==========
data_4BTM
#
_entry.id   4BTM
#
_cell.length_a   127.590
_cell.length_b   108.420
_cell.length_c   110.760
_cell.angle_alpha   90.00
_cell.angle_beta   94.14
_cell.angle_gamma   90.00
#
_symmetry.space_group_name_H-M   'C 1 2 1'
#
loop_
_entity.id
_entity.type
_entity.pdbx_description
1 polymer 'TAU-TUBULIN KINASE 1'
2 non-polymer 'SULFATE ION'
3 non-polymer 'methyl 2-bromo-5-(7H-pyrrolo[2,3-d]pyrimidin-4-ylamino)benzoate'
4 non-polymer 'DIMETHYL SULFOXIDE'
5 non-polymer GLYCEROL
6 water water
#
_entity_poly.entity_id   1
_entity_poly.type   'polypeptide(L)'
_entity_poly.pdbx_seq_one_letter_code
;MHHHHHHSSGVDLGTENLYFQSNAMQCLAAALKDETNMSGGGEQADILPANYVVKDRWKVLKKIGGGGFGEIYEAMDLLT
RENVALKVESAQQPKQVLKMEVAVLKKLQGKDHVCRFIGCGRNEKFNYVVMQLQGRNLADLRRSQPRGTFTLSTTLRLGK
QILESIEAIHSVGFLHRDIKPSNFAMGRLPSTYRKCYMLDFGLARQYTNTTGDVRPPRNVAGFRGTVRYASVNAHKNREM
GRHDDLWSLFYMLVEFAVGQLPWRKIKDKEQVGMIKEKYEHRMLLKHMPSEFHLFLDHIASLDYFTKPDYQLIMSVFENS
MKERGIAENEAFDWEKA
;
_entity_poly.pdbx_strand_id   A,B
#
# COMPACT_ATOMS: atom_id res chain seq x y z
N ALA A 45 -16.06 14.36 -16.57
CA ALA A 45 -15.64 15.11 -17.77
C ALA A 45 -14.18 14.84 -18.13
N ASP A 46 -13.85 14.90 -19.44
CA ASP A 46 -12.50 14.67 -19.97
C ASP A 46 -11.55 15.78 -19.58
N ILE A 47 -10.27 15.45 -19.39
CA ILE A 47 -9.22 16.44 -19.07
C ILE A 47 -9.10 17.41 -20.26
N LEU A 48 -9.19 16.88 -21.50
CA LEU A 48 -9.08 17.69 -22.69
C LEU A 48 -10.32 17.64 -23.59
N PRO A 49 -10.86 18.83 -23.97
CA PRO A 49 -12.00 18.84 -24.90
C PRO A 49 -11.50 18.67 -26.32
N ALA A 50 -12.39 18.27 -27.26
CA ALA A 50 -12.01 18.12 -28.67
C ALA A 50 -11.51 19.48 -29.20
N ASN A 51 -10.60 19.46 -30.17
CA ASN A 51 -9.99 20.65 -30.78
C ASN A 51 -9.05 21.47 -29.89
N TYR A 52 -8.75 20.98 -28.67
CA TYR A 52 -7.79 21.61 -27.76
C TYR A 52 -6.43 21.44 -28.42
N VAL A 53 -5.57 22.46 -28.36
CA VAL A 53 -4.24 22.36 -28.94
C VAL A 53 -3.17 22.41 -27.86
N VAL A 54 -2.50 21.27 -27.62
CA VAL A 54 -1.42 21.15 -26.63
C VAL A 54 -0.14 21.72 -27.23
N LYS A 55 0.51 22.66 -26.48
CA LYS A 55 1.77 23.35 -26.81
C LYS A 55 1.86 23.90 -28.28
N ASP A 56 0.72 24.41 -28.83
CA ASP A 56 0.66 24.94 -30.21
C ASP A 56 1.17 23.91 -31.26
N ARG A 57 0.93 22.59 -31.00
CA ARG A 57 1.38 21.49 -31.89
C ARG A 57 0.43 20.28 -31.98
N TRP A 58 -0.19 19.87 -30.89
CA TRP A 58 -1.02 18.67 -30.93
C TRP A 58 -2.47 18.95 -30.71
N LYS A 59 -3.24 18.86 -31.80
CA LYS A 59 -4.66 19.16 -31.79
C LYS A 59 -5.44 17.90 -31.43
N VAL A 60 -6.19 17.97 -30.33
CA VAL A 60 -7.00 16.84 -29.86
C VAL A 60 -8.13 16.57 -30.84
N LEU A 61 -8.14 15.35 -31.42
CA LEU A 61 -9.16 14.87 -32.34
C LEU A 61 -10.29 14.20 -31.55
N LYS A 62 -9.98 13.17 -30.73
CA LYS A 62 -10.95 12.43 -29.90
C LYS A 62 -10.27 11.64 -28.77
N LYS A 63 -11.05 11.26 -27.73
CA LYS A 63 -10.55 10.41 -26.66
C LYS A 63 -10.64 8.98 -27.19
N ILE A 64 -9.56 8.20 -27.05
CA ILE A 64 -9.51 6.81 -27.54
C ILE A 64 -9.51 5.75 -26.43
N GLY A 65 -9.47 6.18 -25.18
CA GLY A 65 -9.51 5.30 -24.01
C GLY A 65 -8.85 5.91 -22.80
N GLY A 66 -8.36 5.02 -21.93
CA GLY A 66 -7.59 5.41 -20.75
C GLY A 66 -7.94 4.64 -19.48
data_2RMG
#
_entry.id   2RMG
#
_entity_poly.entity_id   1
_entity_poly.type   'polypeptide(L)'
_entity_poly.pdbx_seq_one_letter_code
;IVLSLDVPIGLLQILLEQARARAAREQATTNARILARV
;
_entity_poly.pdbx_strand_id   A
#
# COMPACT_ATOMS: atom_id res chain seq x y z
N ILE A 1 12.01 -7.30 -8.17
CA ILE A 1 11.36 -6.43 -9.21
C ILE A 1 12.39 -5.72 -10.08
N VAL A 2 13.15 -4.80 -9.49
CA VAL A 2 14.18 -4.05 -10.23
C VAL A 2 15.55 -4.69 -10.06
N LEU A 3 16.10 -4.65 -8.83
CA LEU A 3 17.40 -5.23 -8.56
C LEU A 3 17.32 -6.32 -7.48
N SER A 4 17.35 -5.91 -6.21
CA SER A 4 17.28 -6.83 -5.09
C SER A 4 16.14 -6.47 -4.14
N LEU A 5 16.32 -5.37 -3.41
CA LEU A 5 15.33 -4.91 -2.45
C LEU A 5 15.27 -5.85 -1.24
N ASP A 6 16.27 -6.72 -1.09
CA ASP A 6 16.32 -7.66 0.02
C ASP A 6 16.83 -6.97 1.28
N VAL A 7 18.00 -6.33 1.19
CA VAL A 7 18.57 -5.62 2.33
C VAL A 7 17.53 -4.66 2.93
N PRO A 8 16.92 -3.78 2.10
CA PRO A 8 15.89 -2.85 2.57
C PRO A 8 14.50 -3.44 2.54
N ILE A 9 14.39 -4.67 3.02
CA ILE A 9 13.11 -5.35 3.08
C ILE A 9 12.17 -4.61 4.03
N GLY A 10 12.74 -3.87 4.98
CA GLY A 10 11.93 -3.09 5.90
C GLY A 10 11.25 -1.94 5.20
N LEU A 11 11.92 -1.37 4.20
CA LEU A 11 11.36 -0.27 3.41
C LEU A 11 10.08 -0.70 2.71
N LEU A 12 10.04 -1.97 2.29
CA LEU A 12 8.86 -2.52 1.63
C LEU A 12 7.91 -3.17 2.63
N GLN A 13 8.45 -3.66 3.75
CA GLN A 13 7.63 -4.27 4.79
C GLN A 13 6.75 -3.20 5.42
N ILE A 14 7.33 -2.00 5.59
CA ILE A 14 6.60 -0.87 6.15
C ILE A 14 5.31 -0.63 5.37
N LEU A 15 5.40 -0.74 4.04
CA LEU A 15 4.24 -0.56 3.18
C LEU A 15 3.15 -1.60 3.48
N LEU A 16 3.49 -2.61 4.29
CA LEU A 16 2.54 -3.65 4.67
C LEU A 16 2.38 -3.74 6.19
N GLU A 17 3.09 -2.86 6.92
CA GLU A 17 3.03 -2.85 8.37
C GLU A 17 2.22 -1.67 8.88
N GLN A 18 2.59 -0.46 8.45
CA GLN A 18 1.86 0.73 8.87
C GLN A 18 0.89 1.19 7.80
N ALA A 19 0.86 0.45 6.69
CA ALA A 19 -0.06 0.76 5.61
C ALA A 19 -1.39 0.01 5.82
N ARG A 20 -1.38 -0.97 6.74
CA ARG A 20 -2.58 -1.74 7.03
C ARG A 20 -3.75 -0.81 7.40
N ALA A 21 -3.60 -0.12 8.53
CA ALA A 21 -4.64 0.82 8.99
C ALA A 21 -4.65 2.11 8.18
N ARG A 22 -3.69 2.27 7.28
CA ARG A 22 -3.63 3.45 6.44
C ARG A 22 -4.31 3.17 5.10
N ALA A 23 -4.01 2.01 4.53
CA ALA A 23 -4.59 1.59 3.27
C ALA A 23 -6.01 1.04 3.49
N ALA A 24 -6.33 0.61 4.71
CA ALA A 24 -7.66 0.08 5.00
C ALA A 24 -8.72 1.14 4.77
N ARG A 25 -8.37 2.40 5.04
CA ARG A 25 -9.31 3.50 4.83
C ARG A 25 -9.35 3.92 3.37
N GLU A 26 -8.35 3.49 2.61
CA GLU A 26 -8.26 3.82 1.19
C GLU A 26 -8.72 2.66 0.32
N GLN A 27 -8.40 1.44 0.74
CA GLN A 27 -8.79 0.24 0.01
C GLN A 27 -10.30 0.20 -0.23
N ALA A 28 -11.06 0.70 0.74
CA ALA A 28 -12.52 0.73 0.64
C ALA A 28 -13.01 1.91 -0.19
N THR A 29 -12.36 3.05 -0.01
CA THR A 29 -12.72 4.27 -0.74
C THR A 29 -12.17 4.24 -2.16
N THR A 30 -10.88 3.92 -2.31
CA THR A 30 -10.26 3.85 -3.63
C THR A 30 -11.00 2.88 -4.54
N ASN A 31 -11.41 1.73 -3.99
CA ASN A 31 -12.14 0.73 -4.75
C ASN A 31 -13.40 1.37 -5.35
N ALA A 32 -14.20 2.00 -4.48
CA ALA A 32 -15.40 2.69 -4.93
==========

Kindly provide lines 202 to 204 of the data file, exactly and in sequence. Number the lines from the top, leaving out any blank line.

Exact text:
N THR A 30 -10.88 3.92 -2.31
CA THR A 30 -10.26 3.85 -3.63
C THR A 30 -11.00 2.88 -4.54